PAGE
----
Cheers

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    5. In libertarianism, the ideal is that society is run according to the basic principles of social forces. Hence, no laws and little restrictions. Of course, such a premise is false. Really, the laws or absence thereof is orchestrated by some person, some planner, some leader somewhere, since aliens haven't taken us over yet....and voila! You've got central planning, a.k.a socialism. Someone in the center is planning the society just the same as Stalin and the Party.

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    6. No doubt, Caleb. Very well explained. Cheers

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  2. They tried to kill Renamo's head last Saturday, the suspects are elements from Frelimo as usual. Mozambique is a powder keg just waiting to blow up. The wikileaks cables reveal a daunting scenario and I applaud the people brave enough to go and invest in that country, really. So there's a Pakistani link in Mozambique? How long before Hezbollah sits there too?

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    1. Hi Anon :D!

      Again? But don't those people ever quit...do they really think that killing Dhlakama will end RENAMO? How naive.
      It is a worrying situation indeed. If only I could share half the stories I heard...anyway, we are hoping things will eventually get better. At least they inherited the Portuguese laid back spirit and despite the corrosive corruption things haven't exploded yet (and they managed to maintain a relative sense of peace in the country).
      Hezbollah may be sitting there already...

      Anon, thank you so much for your comment :D. Super.

      Cheers

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  3. Good post, Max! Yes, this is exactly what's happening in Moza today and nobody cares! But what can anybody do when they call Frelimistas they will say everything is ok and business as usual. Pakistani have long been in Mozambique and so the people didn't see anything wrong when Suleiman and his people took over. Praying that they read your words and change things, Max. God bless you and your team!

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    1. Hi Leila :D!

      Thank you *nodding*.
      Mozambique may be on the brink of experiencing a deep crisis over this (that's what's worrying me). I was told the locals are starting to be suspicious about the proliferation of mosques, and tensions are starting to arise...you can imagine what may happen one day if things do not change asap (look at Burundi).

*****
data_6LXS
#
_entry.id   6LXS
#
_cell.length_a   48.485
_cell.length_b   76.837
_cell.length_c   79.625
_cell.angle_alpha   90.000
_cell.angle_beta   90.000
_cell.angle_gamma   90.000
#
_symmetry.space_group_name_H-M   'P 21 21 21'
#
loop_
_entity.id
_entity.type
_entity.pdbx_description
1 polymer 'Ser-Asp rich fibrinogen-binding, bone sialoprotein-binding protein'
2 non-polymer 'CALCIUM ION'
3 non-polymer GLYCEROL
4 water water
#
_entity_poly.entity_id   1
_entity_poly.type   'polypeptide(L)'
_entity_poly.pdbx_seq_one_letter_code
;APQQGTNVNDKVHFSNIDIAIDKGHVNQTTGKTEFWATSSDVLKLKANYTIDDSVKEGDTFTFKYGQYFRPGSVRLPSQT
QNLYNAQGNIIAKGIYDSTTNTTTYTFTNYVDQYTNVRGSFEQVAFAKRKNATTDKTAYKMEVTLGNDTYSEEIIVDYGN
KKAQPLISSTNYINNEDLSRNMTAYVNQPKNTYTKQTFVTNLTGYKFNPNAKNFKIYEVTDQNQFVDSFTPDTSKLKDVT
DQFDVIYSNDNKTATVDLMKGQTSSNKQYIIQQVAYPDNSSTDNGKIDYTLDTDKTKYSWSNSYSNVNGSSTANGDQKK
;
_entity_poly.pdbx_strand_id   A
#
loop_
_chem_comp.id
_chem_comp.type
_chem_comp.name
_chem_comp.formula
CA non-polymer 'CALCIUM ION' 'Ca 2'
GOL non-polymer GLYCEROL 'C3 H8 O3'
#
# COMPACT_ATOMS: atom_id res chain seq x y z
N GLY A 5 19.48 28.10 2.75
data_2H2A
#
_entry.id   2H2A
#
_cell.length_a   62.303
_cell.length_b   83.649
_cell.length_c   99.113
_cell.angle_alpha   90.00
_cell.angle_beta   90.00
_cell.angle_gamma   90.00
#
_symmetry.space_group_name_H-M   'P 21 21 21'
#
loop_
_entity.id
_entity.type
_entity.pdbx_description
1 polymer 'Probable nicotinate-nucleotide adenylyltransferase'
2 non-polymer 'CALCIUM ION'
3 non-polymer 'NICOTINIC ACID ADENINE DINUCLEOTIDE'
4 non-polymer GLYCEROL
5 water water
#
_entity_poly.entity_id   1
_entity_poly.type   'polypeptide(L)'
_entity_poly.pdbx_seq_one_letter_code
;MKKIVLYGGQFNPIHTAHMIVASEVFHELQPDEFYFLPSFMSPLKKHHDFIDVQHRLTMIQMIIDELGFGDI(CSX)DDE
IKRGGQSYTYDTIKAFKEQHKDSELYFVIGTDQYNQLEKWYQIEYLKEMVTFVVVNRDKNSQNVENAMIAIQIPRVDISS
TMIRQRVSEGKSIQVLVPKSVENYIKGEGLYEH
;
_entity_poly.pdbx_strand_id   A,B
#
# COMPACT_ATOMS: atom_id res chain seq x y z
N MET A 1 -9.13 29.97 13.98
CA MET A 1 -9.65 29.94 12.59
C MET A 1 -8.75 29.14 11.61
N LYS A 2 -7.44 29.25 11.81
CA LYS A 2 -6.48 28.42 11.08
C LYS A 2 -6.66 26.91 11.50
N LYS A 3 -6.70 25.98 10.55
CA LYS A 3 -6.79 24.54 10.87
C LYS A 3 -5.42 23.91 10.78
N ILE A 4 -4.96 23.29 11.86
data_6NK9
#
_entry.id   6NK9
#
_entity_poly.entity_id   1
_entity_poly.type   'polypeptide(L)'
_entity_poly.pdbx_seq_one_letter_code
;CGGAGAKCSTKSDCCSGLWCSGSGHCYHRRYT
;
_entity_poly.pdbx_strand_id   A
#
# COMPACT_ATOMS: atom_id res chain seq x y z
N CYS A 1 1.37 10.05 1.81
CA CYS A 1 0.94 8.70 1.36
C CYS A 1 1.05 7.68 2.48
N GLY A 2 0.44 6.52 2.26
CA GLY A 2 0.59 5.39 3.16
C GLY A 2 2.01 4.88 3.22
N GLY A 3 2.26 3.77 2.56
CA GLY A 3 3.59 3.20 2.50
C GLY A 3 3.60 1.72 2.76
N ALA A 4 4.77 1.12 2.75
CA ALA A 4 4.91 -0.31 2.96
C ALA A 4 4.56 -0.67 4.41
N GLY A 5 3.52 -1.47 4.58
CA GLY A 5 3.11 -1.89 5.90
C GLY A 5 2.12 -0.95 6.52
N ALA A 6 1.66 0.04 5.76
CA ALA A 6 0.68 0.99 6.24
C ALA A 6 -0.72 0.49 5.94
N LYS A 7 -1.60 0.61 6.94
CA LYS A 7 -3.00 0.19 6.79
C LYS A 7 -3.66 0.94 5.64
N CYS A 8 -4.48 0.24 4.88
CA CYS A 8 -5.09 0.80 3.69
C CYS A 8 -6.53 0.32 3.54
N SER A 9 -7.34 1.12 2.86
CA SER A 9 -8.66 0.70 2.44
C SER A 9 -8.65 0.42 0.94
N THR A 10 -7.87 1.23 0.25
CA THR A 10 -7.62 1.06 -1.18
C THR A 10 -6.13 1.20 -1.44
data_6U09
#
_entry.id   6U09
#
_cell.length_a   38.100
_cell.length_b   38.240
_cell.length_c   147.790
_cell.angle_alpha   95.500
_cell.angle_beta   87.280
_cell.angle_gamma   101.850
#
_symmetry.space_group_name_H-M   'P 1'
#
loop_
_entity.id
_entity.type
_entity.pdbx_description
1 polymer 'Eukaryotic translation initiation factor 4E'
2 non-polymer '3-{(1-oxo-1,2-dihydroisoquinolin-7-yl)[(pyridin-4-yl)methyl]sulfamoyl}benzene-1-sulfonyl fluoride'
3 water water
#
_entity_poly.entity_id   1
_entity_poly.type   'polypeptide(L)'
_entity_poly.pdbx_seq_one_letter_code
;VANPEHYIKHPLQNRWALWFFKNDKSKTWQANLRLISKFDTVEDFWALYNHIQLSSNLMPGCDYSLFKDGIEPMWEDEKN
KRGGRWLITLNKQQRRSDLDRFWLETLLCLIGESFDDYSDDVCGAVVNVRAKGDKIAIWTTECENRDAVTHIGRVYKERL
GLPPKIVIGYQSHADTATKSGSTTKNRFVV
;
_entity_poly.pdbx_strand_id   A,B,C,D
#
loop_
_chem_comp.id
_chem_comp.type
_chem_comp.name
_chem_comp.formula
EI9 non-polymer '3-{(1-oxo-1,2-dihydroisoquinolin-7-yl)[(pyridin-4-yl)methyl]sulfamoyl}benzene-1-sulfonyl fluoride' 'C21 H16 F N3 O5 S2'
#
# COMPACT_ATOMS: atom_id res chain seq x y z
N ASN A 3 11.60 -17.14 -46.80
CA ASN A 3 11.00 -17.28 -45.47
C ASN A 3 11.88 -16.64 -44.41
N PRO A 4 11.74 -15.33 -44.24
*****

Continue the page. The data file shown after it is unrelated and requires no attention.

Leila, thank you so much for your comment :D.

      Cheers

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  4. The result of a bad decolonisation process. Blame it on Portugal.

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    1. Hi Michael :D!

      It's true that the decolonisation process was terrible and the socialists must be reminded of it all the way. However, we cannot blame Portugal solely for what happened after the civil war: other actors were at play (question: why did the CIA dump RENAMO? Why did they let a communist regime to prevail, what did they get from the Russians?).

      But that was then. How about now? Why must Mozambique always be somebody's puppet? Why can't they assert themselves?
      I'm not saying that business can't be done: it can, of course. But I would do that same business while letting my partners know who's in charge of my country. What we have now is a situation where the sovereignty of Mozambique is in the hands of Pakistani thugs and Arab nations.

      Mike, thank you for your comment :D.

      Cheers

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  5. I am not knowledgeable enough to comment other than to say that I despair for Africa.

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    1. Hi Rummy :D!

      Not a problem, my friend.
      I understand your feelings but I'm hoping that one day Africa will leave its despair behind it. May G-d Help me to assist them towards true human development.

      Rummy, thank you so much for your sympathy :D.

      Cheers

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  6. I'm not surprised! Remember when Guebuza threw that showmício when he ran for president? He had the witches there performing ceremonies just to hide that he was doing business with Muslim terrorists? Ha. That country is lost to corruption and idleness cause the Mozambican folks, and I have family there as you know Max, are too afraid of fighting for their own country. No one wants to die for Moza, it's a fact.

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    1. Shalom Raquel :D!

      Yeah, I remember. You raise a good point: any plan that doesn't include the people will be fruitless. And if the people is too afraid to fight for their welfare...thank you for making me think, darling *bowing*.

      Raquel, thank you so much for your comment :D.

      Cheers

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  7. "So our advice is to clean house and improve the system. How? Dissecting Society has a plan. If Mozambique wishes to reach its potential, once and for all, it would do well to contact us."

    You really should try and contact them somehow. You could really go far with that, you know, as a Consultant internationally.

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    1. Hey Caleb :D!

      Oh, I leave the international consultancy to Cristina. My job is to read, read, read and write whatever I'm told to write :).
      But she will be pleased to know that you support the group's plan *bowing*.

      Thank you, Newton (may I call you that?) :D

      Cheers

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Dissecting Society welcomes all sorts of comments, as we are strong advocates of freedom of speech; however, we reserve the right to delete Troll Activity; libellous and offensive comments (e.g. racist and anti-Semitic) plus those with excessive foul language. This blog does not view vulgarity as being protected by the right to free speech. Cheers